A previous peace deal between Salva Kiir and Riek Machar in 2015 was shattered by renewed fighting that erupted in mid-2016 amid mutual recriminations.
South Sudanese President Salva Kiir and opposition leader Riek Machar signed a landmark peace agreement in Khartoum on Wednesday with a view to ending the country’s five-year civil war.
With the move, the two warring parties have committed themselves to implement a comprehensive cease-fire within the next three days.
At a signing ceremony held in Khartoum’s presidential palace, Kiir vowed to implement the agreement’s terms.
“I’m happy this agreement could be achieved… all the [relevant] documents were signed today,” Kiir said.
Machar, for his part, said the agreement would give “new hope” to the South Sudanese people.
“I’m sure our people will be happy three days from now,” he said. “Our negotiation teams will continue the talks with a view to resolving all outstanding issues.”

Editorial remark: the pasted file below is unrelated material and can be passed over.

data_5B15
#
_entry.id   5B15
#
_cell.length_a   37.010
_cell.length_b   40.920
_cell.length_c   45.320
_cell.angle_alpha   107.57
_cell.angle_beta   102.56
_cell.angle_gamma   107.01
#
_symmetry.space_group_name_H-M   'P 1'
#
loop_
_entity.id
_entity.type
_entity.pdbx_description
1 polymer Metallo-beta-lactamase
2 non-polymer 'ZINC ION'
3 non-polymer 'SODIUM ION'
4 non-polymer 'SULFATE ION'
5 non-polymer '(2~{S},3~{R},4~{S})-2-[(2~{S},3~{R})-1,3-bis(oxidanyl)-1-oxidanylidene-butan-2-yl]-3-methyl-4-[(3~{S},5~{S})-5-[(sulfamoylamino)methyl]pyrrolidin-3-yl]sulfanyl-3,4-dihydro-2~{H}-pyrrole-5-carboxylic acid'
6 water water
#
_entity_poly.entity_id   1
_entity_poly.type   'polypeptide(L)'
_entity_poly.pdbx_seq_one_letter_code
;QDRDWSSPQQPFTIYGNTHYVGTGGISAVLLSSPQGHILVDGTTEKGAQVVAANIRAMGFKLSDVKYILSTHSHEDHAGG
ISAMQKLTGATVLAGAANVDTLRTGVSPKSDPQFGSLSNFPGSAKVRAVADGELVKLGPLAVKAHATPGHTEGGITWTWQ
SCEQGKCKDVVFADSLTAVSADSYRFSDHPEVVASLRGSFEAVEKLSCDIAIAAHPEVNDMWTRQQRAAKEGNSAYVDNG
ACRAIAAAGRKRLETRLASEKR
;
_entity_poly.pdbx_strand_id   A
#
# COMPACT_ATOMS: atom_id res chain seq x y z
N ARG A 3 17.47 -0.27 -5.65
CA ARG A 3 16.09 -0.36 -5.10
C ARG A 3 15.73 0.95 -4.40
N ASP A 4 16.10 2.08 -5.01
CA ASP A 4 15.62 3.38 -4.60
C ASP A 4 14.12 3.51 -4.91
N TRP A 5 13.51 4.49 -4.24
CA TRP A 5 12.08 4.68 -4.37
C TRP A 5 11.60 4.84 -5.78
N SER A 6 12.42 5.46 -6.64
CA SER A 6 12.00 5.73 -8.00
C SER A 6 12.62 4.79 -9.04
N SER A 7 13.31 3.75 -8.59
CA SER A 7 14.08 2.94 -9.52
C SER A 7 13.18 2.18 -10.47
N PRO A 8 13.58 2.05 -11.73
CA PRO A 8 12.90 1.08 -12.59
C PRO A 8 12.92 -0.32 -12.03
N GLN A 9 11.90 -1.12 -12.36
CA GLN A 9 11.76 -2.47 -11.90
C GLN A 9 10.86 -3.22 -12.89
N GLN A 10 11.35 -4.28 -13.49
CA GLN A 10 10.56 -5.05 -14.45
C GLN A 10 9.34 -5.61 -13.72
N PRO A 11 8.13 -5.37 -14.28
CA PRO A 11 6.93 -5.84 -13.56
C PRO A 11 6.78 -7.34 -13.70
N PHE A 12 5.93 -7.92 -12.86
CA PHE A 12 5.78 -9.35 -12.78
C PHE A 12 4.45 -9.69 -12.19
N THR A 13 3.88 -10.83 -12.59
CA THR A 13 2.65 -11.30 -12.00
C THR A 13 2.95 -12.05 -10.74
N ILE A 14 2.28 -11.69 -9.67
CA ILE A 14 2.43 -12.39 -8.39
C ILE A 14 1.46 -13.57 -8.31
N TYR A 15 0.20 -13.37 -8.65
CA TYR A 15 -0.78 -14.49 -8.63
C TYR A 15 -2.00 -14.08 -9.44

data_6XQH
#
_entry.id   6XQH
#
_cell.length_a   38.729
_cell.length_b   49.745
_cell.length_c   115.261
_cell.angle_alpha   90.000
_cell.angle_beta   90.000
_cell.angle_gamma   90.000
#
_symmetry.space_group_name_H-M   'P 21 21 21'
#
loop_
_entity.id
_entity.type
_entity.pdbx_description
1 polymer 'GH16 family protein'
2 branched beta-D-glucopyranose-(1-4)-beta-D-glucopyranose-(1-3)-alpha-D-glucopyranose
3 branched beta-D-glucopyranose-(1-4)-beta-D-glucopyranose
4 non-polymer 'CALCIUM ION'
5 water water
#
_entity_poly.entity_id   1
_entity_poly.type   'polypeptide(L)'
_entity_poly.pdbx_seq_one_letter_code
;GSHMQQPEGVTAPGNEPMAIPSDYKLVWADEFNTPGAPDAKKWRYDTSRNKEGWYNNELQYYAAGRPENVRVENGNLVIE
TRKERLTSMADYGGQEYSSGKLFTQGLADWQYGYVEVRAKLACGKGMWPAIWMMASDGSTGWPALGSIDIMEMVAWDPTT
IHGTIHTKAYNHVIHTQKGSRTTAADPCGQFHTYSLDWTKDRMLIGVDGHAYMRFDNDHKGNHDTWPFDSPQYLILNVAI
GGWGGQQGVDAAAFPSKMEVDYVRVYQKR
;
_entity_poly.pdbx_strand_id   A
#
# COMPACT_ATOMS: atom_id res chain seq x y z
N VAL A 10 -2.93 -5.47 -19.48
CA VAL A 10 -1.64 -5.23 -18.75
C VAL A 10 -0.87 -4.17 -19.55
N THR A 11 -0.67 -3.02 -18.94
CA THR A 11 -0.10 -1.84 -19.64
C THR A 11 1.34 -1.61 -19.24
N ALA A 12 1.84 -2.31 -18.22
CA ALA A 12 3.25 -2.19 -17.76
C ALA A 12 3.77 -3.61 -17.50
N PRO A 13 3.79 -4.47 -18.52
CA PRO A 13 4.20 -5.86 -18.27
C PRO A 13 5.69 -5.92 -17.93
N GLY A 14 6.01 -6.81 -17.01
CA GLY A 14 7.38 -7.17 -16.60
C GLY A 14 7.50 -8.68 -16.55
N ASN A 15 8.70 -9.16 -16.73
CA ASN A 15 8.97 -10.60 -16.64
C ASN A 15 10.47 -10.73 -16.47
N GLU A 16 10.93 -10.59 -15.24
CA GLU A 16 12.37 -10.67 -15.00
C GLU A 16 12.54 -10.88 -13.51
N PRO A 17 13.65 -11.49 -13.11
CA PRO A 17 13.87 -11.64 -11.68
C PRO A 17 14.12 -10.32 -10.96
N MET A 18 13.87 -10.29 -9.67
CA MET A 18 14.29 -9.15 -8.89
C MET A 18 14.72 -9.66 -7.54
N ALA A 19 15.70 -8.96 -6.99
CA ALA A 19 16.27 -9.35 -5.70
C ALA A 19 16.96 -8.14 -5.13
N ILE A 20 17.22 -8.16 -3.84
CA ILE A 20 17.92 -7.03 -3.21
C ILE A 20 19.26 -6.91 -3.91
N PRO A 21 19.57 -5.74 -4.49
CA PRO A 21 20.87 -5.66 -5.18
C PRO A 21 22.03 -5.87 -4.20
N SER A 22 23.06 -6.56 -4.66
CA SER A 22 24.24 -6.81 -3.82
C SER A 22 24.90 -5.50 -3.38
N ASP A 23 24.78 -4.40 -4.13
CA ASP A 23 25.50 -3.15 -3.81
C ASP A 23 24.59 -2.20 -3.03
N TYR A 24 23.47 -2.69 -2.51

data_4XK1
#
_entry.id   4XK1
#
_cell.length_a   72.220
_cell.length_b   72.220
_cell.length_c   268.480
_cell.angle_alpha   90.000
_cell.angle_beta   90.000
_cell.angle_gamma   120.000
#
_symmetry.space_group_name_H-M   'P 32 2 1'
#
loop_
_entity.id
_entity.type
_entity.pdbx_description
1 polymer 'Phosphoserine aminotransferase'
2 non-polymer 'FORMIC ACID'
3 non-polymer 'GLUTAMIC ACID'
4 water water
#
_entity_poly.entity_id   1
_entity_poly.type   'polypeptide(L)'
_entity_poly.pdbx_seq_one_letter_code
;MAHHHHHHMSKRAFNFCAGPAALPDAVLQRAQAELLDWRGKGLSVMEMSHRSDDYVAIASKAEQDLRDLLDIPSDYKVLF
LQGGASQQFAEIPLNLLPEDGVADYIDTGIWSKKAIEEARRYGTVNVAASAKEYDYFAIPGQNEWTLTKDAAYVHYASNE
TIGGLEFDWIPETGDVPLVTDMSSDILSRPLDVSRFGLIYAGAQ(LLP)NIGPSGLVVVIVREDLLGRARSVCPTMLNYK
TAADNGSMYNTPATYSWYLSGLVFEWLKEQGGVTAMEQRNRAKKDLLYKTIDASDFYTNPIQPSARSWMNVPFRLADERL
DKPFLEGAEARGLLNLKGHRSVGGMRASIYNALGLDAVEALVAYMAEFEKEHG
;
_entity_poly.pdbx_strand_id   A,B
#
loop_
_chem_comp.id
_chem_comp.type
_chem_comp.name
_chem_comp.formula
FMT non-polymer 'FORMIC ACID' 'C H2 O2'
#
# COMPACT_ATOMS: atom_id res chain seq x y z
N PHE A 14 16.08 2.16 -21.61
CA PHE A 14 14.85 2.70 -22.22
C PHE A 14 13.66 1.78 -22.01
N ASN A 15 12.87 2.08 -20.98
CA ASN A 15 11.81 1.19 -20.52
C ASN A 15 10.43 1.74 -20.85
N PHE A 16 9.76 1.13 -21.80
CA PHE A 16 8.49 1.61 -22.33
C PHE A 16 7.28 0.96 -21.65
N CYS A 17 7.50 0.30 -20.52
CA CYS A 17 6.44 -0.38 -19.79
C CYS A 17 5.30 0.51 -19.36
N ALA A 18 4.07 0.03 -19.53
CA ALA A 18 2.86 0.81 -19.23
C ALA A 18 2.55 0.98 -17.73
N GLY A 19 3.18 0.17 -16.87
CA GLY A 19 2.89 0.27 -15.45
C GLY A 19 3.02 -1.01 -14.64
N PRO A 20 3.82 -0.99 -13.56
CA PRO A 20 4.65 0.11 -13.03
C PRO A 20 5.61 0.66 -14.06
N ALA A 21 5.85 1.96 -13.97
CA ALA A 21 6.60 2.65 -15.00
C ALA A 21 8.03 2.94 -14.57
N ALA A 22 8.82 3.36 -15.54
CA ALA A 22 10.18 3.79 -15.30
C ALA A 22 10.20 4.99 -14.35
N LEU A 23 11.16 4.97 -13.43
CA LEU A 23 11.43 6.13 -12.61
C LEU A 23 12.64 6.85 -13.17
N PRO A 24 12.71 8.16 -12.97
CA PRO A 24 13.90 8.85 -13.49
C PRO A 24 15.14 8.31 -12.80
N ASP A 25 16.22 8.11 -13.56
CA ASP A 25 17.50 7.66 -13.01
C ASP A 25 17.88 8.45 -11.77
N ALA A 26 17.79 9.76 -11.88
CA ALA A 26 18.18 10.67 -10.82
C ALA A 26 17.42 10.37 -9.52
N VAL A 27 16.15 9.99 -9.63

Sudanese President Omar al Bashir, who sponsored the talks, described the agreement as the “real beginning” of peace and stability in war-weary South Sudan.
The deal calls for a yearlong transitional period, to begin within 120 days, that will end with the holding of general elections.
The two parties have also committed themselves to a military stand-down, the release of all prisoners of war and the opening of humanitarian corridors in war-ravaged areas.
South Sudan declared independence from Sudan following a referendum in 2011.
The nascent country plunged into crisis two years later, however, after troops loyal to Kiir clashed with defectors led by Machar, who had served as Kiir’s vice-president.
A peace deal signed in 2015 briefly halted the conflict. But the peace was soon shattered by renewed fighting that erupted in mid-2016 amid mutual recriminations.
Since then, Machar has remained under house arrest in South Africa.
According to the UN, 1.74 million South Sudanese have been internally displaced by the conflict, while 2.47 million have sought refuge in neighbouring countries.